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Moderate Aerobic Exercise in Older Adults Shown to Improve Memory

Source: Kirk I. Erickson, Michelle W. Voss, Ruchika Shaurya Prakash, Chandramallika Basak, Amanda Szabo, Laura Chaddock, Jennifer S. Kim, Susie Heo, Heloisa Alves, Siobhan M. White, Thomas R. Wojcicki, Emily Mailey, Victoria J. Vieira, Stephen A. Martin, Brandt D. Pence, Jeffrey A. Woods, Edward Mcauley, and Arthur F. Kramer. Exercise training increases size of hippocampus and improves memory. PNAS, Jan. 31, 2011.

It should be no surprise that this recent study is based on participation in some type of moderate physical exercise. More and more studies are being conducted that give credence to the fact that exercise is beneficial to our health and well-being. A new study shows that one year of moderate physical exercise can increase the size of the hippocampus in older adults, which leads to an improvement in spatial memory.The hippocampus is a major component of the human brain as well as other mammals. It is part of the limbic system and plays an important role in long-term memory and spatial navigation. For those who suffer from Alzheimer's disease, it is one of the first areas of the brain that suffers damage. Some of the results of this damage include memory problems and disorientation. People who have extensive bilateral hippocampal damage are known to experience a form of amnesia, the inability to retain or form new memories.

This particular study was conducted by researchers at the University of Pittsburgh, University of Illinois and Rice University at Ohio State University. It is the first study of its kind focused on older adults who are already suffering from atrophy of the hippocampus, the main brain structure associated with memory formation. The researchers took 120 elderly people who did not have dementia, and placed them into two separate groups. One group was limited to doing only stretching and toning exercises while the other group began a regimen of walking around a track for forty minutes a day three days a week. All participants had initial magnetic resonance images taken before beginning the program, six months later and at the end of the one-year study.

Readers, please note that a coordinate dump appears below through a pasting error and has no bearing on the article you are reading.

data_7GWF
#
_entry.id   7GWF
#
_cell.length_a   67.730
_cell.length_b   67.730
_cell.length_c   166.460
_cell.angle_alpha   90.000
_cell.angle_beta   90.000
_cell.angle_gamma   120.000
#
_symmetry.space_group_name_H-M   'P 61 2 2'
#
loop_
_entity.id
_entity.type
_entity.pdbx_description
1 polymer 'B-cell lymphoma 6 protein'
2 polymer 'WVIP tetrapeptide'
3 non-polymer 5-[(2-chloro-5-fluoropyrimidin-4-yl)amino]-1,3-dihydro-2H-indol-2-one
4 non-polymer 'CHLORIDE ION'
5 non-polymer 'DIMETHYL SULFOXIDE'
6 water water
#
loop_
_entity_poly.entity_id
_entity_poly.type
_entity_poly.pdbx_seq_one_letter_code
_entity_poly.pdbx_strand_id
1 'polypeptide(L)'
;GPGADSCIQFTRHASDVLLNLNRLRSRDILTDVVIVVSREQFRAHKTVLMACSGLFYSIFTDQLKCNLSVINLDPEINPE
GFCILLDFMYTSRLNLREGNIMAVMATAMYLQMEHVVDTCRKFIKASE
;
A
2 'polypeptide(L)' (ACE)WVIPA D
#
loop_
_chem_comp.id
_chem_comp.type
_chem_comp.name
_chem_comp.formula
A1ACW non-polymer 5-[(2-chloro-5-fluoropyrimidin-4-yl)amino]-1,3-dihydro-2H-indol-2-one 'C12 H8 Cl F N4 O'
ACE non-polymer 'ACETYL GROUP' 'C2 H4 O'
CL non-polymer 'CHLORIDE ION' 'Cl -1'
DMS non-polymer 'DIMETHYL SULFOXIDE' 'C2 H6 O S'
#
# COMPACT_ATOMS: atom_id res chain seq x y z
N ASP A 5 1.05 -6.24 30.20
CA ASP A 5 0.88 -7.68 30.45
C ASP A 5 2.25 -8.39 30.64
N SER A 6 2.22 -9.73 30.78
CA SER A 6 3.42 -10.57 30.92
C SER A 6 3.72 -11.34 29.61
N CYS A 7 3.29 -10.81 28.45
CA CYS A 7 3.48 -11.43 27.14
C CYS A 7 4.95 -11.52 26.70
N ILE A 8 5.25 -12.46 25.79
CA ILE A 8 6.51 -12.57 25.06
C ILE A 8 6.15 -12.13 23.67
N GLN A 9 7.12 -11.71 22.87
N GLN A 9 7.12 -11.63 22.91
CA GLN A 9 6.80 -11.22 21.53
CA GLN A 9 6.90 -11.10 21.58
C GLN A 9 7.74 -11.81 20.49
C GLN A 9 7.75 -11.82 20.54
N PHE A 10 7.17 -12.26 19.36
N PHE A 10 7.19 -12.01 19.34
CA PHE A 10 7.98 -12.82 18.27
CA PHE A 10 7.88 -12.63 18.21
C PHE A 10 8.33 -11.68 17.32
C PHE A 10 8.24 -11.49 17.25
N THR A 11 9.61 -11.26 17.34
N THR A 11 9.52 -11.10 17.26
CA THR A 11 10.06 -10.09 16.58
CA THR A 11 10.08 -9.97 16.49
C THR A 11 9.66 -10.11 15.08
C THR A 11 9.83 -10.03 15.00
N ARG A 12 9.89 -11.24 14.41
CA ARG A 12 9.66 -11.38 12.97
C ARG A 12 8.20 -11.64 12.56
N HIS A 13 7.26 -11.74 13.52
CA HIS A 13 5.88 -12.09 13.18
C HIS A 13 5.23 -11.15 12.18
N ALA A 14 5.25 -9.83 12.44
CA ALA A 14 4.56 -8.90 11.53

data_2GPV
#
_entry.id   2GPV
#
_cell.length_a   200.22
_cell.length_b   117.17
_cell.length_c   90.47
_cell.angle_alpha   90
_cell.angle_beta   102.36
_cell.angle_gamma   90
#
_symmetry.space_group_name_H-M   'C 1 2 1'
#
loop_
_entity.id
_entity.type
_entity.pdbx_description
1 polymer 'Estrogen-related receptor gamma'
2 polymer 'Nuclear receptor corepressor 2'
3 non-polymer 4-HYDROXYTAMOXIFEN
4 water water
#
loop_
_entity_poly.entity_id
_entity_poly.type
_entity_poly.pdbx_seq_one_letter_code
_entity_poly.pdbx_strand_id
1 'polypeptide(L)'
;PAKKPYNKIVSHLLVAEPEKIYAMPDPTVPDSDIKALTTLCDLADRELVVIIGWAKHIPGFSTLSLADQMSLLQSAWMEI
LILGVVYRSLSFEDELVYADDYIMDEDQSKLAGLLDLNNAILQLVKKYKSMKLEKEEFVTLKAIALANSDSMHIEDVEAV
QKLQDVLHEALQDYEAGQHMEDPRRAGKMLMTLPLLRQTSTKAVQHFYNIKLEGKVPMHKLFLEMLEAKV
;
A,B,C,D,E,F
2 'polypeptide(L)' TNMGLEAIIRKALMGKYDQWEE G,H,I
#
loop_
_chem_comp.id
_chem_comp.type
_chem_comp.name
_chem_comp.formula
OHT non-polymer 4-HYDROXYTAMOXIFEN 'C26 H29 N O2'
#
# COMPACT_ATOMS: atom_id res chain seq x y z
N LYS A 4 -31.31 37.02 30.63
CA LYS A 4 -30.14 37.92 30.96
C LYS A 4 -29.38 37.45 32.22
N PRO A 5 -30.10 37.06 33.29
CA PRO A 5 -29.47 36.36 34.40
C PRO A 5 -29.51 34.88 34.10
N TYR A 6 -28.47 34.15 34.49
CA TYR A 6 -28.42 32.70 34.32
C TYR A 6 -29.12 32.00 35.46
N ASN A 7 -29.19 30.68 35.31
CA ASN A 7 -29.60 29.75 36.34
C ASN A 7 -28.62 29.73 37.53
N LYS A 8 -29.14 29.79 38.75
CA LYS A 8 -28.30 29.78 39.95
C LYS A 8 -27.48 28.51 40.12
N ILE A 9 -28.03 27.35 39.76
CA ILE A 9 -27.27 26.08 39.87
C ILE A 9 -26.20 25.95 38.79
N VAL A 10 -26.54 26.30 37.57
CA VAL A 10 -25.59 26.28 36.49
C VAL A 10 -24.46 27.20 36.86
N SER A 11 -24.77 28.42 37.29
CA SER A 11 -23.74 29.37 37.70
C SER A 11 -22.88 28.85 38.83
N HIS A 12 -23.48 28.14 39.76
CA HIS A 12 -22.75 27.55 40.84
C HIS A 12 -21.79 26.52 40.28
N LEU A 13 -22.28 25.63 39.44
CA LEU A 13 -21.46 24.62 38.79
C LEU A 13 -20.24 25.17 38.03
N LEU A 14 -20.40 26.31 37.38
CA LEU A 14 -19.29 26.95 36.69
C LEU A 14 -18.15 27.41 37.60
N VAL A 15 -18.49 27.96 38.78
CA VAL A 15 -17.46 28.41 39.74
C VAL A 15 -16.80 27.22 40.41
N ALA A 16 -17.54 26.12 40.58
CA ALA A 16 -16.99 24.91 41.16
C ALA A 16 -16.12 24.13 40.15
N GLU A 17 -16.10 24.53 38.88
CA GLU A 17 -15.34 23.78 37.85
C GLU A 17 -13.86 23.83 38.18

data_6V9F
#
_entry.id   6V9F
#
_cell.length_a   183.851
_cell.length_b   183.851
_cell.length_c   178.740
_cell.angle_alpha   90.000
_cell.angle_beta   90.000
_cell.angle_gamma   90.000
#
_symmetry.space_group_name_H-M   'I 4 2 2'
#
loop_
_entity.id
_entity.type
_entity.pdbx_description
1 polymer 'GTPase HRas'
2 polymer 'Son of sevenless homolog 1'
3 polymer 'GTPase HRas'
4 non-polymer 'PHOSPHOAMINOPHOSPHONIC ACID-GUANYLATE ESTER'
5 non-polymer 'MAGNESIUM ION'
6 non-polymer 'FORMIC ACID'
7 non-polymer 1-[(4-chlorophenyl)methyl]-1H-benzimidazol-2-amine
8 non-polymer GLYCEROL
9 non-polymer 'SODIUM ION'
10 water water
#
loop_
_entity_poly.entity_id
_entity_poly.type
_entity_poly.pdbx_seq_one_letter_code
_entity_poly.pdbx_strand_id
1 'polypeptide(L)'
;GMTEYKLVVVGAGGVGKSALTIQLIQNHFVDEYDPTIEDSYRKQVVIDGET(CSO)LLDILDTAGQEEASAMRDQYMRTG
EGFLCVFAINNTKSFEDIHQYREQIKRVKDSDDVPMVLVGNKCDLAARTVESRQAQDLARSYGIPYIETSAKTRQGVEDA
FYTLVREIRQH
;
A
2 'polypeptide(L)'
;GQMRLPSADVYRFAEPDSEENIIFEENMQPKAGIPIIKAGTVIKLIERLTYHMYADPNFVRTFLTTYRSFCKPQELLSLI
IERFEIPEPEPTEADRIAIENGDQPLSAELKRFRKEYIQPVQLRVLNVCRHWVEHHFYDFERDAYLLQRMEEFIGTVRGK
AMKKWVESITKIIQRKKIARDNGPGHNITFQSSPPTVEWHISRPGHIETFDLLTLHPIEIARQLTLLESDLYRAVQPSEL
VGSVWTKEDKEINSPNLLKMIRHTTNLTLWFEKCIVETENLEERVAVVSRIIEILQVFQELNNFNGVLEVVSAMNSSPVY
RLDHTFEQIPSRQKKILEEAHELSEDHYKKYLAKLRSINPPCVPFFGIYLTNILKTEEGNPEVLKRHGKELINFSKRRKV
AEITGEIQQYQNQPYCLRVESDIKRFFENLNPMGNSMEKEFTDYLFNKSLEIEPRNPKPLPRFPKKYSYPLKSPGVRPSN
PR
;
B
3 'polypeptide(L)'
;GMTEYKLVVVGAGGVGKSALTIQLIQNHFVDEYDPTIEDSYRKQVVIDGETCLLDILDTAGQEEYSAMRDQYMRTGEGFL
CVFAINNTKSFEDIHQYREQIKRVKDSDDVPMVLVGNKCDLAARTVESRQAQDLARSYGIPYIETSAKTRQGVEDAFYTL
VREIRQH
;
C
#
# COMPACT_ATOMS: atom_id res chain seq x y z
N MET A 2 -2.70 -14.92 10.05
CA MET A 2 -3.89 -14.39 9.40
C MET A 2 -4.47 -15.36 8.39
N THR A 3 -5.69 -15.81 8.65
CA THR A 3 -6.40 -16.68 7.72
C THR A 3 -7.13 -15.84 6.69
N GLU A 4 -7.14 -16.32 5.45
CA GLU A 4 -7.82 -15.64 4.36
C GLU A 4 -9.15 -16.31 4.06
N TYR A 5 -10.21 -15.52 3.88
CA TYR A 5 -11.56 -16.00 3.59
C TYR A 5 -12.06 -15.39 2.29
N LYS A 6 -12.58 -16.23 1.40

The group that participated in the aerobic exercise activities showed an increase in volume of the right hippocampus of 1.97% and of the left hippocampus of 2.12%. The same areas of the brain for those who did only stretching exercise actually decreased in volume by 1.40% and 1.43%. Later, memory tests were conducted for all of the participants in three separate trials. Those in the aerobic group showed an improvement in memory function when compared to their performance at the beginning of the study. This improvement is directly associated with the increased size of the hippocampus. Researchers have noted that atrophy of the hippocampus as we age is almost certain, but are very excited about the fact that even a moderate amount of aerobic exercise for one year can help to increase the size of it. Researchers find these studies to be particularly promising because they suggest that even the most sedentary older adults that take on a moderate amount of exercise for one year can have substantial improvements in memory and brain health.

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